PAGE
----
To say that Kurt Busch’s NASCAR career has been a rollercoaster of a ride would be an understatement. From the moment the Las Vegas native entered the sport, he has endured the highest of highs and the lowest of lows throughout his 18 year career, but after winning the Daytona 500 last Sunday, Busch is still riding the high of winning NASCAR’s biggest race.
Following his win, Busch not only celebrated with his team into the wee hours of the morning, but also went on a nationwide media tour that extended the celebration throughout the week leading into this weekend’s race at Atlanta Motor Speedway.
“Years ago when I won the championship you look at it and think, ‘Oh man, there is a lot that goes with this.’ Maybe you don’t soak it all in, but this time around my phone is like 400 texts deep and I can’t get caught up. All the shows, interviews and moments, I am trying to soak it all in and feel everything I can. There is even a story behind how this ring ended up back on my hand. All the teamwork and all the people that helped make this happen, I have to thank NASCAR for such a beautiful media week to go along with such an emotional, historic event in Daytona,” said Busch.
“To drive into Victory Lane at Daytona with a stock car in the Great American Race is one of the best feelings in the world. To be able to accomplish that with the team I have at Stewart-Haas Racing, their first Daytona 500 win, it has been a fairy tale. I don’t even know what day it is anymore. I know I am on track in a hour and a half here at Atlanta and that is when the focus on the regular season begins.”
With the Daytona 500 win comes the coveted Harley J. Earle trophy, with both the driver and owner getting a trophy of their own. However, Busch discovered that he could not get any replicas of the trophy for his team to be able to have one, so he came up with an idea of making his trophy into a traveling one, so that his team and countless others will be able to enjoy it as much as he has.
“I realize there are only two trophies from victory lane and you cannot get a replica of the trophy. Gene Haas has his from the breakfast afterwards and it is now in Oxnard, California, at the Haas headquarters. My trophy is at the race shop right now. All the crew guys have been taking selfies with it and pictures and they had a toast the other night with it. I am going to get the nice carrying case that goes with it and I am going to send it out on a tour. I am going to turn our Harley J Earle into the Stanley Cup and it will make events here and there. I wanted to get replicas for Ford, Monster Energy, for myself and whoever is significant enough to get a replica. But they only make two. That is what is so significant and powerful about this trophy. The first visit after the SHR race shop will be to Las Vegas so the fans in my hometown can see it and then it will go to Corona, California, so it can hang out in the Monster headquarters for a little while.”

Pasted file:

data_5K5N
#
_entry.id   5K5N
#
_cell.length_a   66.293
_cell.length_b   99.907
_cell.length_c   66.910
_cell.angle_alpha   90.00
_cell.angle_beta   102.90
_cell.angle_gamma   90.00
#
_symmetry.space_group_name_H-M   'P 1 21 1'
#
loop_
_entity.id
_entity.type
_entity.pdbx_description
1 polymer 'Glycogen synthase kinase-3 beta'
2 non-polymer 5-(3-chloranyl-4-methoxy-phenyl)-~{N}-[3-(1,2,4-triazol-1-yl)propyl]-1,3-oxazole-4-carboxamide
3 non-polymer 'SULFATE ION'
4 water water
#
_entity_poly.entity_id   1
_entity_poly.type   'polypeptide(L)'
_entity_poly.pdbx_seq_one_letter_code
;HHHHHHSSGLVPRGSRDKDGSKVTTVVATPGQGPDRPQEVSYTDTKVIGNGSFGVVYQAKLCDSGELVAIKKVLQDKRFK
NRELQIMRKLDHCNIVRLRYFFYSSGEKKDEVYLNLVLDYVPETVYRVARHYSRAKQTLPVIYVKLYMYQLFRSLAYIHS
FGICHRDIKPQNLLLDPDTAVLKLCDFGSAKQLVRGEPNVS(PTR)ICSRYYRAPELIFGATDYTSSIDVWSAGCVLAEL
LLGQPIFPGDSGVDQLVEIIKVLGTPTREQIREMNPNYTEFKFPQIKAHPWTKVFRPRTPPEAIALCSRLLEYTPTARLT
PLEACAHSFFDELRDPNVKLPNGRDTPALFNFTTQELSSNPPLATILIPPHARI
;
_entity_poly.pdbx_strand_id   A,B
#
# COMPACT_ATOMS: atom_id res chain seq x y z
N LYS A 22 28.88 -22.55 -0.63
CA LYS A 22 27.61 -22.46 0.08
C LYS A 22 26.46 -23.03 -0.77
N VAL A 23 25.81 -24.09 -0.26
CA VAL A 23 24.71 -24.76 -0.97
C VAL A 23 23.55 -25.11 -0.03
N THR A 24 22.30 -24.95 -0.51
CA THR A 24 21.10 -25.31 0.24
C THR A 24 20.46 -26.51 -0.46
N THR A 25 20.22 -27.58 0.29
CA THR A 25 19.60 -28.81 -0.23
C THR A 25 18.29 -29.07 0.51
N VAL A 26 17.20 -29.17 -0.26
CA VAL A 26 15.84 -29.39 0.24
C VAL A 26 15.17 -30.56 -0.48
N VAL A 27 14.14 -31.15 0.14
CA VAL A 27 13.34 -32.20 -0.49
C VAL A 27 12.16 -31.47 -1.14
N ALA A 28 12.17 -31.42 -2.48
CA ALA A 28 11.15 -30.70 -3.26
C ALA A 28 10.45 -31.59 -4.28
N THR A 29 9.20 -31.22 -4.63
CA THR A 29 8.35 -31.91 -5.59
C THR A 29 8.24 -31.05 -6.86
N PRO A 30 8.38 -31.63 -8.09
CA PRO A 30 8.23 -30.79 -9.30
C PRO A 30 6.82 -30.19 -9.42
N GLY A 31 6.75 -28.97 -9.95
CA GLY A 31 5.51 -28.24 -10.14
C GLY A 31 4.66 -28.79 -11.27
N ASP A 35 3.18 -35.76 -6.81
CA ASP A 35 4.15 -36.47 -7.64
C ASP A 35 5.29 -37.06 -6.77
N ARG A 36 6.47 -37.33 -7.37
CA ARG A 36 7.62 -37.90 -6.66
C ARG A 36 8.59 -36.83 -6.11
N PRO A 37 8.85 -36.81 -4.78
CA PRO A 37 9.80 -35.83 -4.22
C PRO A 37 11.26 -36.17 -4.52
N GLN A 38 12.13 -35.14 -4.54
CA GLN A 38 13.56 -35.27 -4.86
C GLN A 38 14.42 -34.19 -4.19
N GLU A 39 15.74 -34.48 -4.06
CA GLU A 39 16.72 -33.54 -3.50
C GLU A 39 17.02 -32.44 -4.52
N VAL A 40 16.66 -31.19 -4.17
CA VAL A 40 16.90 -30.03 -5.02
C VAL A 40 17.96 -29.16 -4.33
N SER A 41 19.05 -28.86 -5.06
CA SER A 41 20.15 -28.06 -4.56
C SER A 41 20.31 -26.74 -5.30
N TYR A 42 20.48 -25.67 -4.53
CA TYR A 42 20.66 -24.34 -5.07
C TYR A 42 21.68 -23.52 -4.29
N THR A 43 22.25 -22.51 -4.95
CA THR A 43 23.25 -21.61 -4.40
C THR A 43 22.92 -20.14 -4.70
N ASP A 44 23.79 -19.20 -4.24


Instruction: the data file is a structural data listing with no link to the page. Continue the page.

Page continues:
Busch also now has bragging rights over his younger brother Kyle as they both have a Cup championship, but Kurt’s Daytona 500 win gives him an edge when it comes to their sibling rivalry as the younger Busch has yet to win the Great American Race.
“We have plenty of moments to dispute between the two of us. He can immediately rebuttal that he’s that he’s won at Indianapolis. That is a huge win in our sport, to win at the Brickyard. Yes, I have a little bit of a slight edge right now because of the buzz and energy that comes with winning at Daytona and it’s 2017,” said Kurt Busch.
He finished up his media availability at Atlanta by reflecting on how far he has come in his career and what words of wisdom he would pass onto his younger self.
“Slow down and to not push so hard and to not put so much emphasis on one race weekend. I was such a perfectionist early on in my life, it helped get me to this point. But it also took away some abilities to absorb what was going on around me and to help myself enjoy those moments. I think think patience is the biggest thing that I would preach. Putting together a game plan that is a bit more long-term instead of week-to-week or month-to-month, that would be something that I would tell my younger self,” said Busch.
“It was tough. Coming from Las Vegas, being an outsider, moving to the Southeast and trying to fit into the ‘Good ole’ boy southern world’, I was just hell-bent to try and stay (here). And yet, if I could have told myself, ‘You’ve made it this far, things are going to work out okay, just calm down a little bit. Settle in, this is the final destination of motorsports.’ That is something that I didn’t do early on in my career.”